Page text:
Heritage Woods teens exercise in Port Moody to save lives in Somalia

Month-long program at HWSS will see ready-to-use therapeutic food sent to Africa to feed starving children

Heritage Woods secondary school is helping to eradicate world hunger 500 calories at a time.

On Monday, the Port Moody school’s 1,400 students embarked on a 30-day Move4MANA challenge to be physically active with the goal of sending a package of ready-to-use therapeutic food, Mother Administered Nutritive Aid (MANA), to Africa for every 500 calories burned.

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“You have the opportunity to save lives, why wouldn’t you?” asked student Adrienne Clayton, who is helping to organize the project with 12 of her peers.

Move4MANA is a partnership between MANA Nutrition, which produces the peanut-butter-based substance; Langley-based Food for Famine Society which is donating the MANA packages; and World Vision Canada, which will be distributing them to families in war-torn Somalia.

It’s a project that came out of a youth philanthropy initiative, called YIP, that students in the school participated in last spring.

One of the judges, Maria Martini from Food For Famine, was so impressed with HWSS’ students charitable efforts that she proposed the idea and the students took it from there, said sponsor teacher Marilyn Nunn.

“I’ve been teaching for over 30 years and I’ve never seen such an impactful project,” Nunn told The Tri-City News.

Over the summer, the students produced a video on the project and on Monday, the entire school did exercises and heard from representatives from the Move4MANA partners.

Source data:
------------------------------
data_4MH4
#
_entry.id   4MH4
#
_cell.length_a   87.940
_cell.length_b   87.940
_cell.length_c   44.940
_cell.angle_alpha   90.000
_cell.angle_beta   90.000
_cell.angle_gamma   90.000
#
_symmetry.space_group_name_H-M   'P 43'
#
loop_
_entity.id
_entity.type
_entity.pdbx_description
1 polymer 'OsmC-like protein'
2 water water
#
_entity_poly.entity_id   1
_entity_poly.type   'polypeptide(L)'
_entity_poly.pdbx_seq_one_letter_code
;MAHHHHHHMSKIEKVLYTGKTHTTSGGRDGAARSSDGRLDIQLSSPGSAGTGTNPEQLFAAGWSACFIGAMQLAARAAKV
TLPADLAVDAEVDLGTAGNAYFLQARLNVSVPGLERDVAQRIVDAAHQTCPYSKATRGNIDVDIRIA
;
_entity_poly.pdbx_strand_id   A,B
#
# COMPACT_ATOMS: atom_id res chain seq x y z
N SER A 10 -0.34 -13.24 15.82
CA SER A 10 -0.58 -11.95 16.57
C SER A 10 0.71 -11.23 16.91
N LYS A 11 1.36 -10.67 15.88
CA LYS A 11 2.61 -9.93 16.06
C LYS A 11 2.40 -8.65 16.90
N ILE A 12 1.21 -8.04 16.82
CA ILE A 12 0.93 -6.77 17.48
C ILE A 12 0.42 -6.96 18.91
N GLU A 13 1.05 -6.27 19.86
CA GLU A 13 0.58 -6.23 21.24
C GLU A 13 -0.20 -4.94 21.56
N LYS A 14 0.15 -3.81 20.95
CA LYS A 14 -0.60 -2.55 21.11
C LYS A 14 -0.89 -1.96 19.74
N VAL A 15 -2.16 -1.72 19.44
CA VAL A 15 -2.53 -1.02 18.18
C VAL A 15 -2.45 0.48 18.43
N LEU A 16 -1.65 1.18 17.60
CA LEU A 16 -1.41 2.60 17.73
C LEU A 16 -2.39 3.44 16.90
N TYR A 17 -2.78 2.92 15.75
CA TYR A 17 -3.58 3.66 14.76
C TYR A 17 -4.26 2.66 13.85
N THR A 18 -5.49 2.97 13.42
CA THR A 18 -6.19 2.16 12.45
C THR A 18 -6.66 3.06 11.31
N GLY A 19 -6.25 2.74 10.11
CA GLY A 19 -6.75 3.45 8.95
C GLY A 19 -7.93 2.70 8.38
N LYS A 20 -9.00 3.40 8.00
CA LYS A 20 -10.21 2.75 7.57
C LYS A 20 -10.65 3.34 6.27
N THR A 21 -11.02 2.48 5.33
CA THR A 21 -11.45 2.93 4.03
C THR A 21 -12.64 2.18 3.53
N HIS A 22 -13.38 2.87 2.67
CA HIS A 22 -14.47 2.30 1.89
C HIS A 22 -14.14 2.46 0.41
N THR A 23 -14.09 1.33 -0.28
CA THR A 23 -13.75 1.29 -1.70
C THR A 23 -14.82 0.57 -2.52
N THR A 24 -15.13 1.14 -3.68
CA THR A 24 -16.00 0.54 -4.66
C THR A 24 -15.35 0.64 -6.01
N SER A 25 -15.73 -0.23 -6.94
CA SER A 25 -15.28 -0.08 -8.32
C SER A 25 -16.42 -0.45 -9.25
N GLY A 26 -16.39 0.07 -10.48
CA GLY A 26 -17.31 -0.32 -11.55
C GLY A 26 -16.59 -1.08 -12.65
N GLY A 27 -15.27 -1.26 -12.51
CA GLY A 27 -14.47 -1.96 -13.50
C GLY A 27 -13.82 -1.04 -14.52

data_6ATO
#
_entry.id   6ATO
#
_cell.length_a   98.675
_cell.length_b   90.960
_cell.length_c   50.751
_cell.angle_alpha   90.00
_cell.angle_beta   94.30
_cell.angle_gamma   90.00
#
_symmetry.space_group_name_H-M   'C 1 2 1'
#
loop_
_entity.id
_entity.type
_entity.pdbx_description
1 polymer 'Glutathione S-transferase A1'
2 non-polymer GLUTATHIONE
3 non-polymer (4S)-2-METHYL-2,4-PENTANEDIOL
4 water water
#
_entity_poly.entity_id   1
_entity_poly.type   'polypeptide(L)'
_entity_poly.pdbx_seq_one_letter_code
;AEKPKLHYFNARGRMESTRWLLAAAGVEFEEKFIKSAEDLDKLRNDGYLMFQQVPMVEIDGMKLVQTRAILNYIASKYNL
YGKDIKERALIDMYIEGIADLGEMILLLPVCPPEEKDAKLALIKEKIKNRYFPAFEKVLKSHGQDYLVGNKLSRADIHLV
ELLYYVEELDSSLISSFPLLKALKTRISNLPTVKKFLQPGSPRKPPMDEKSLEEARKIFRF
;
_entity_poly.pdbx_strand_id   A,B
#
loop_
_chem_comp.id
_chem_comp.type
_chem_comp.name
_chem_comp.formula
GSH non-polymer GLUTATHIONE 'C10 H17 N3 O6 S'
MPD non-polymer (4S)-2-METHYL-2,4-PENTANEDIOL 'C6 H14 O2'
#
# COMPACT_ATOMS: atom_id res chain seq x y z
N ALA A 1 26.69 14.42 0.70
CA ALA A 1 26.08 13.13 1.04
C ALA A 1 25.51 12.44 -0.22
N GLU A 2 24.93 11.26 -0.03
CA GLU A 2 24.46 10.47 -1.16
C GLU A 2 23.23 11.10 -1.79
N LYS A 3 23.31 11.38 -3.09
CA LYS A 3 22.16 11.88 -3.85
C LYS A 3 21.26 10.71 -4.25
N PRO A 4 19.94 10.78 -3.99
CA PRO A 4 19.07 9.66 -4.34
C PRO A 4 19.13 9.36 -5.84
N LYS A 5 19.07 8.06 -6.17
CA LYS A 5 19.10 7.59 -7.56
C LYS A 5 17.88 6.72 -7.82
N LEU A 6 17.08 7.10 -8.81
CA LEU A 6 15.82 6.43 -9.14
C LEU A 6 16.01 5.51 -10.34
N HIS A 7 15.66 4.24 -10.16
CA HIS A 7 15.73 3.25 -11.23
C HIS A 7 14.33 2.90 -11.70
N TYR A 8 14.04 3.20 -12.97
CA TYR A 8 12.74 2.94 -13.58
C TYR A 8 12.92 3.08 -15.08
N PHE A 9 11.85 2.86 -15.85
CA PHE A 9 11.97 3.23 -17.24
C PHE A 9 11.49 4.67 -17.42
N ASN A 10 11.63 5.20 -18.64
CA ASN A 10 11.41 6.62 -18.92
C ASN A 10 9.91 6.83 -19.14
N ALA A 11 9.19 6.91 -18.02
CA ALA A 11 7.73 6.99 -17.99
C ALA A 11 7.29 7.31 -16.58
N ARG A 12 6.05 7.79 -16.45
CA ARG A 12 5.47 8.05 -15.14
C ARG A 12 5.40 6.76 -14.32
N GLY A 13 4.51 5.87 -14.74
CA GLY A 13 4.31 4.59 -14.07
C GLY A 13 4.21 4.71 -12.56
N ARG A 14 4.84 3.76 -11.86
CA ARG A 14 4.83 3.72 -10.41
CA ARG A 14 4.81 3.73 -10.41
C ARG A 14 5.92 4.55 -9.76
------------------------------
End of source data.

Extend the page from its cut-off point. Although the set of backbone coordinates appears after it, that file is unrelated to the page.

Clayton, who is in Grade 11, and Katie Sew, a Grade 12 student, even got to visit the U.S. state of Georgia, a peanut-growing region where the MANA is produced. They flew there on a private jet with a group of food writers, toured the factory and a peanut farm, and participated in an American Peanut Council dinner.

But the highlight of their two-day trip was meeting former U.S. president Jimmy Carter and his wife Rosalynn, who were gracious and enthusiastic about their project.

“H was very nice,” said Sew, who recalls chatting with the former first family’s governess, who regaled them with stories about the Carter family.

Over the short visit the girls learned a lot about peanuts — which are actually a plant of the pea family and grow underground. They also saw the fortified nutritional supplement being made; it looks like a paste and is shipped in a plastic packet.

The fact that MANA can save the life of a child suffering from severe acute malnutrition is what has the girls excited.

“Together we can save so many lives,” said Clayton.

Her friend noted that the hope is that other schools across Canada and the U.S. join in the challenge so that the lives of children in developing countries are saved while students in North America get more physically fit.
MANA Nutrition co-founder Mark Moore said as much in a Huffington Post article about the Port Moody school’s Move4MANA project.

“So they are asking, what if we took our abundance and actually used it to balance the scarcity in another part of the globe? We’ve always known that was a way to motivate people to give dollars. But what about giving something else? What about giving of our energy by getting active?” he wrote.

Noting that HWSS kicked off its challenge on World Food Day, Moore said it’s time North Americans learned to understand that prosperity on one side of the globe is equally matched by poverty on the other.

The students agree and are ready to jump into the Move4MANA campaign, using the Active For Good app to measure their activity.

“I’m hoping to get our school motivated with global community work and get more active,” Sew said.

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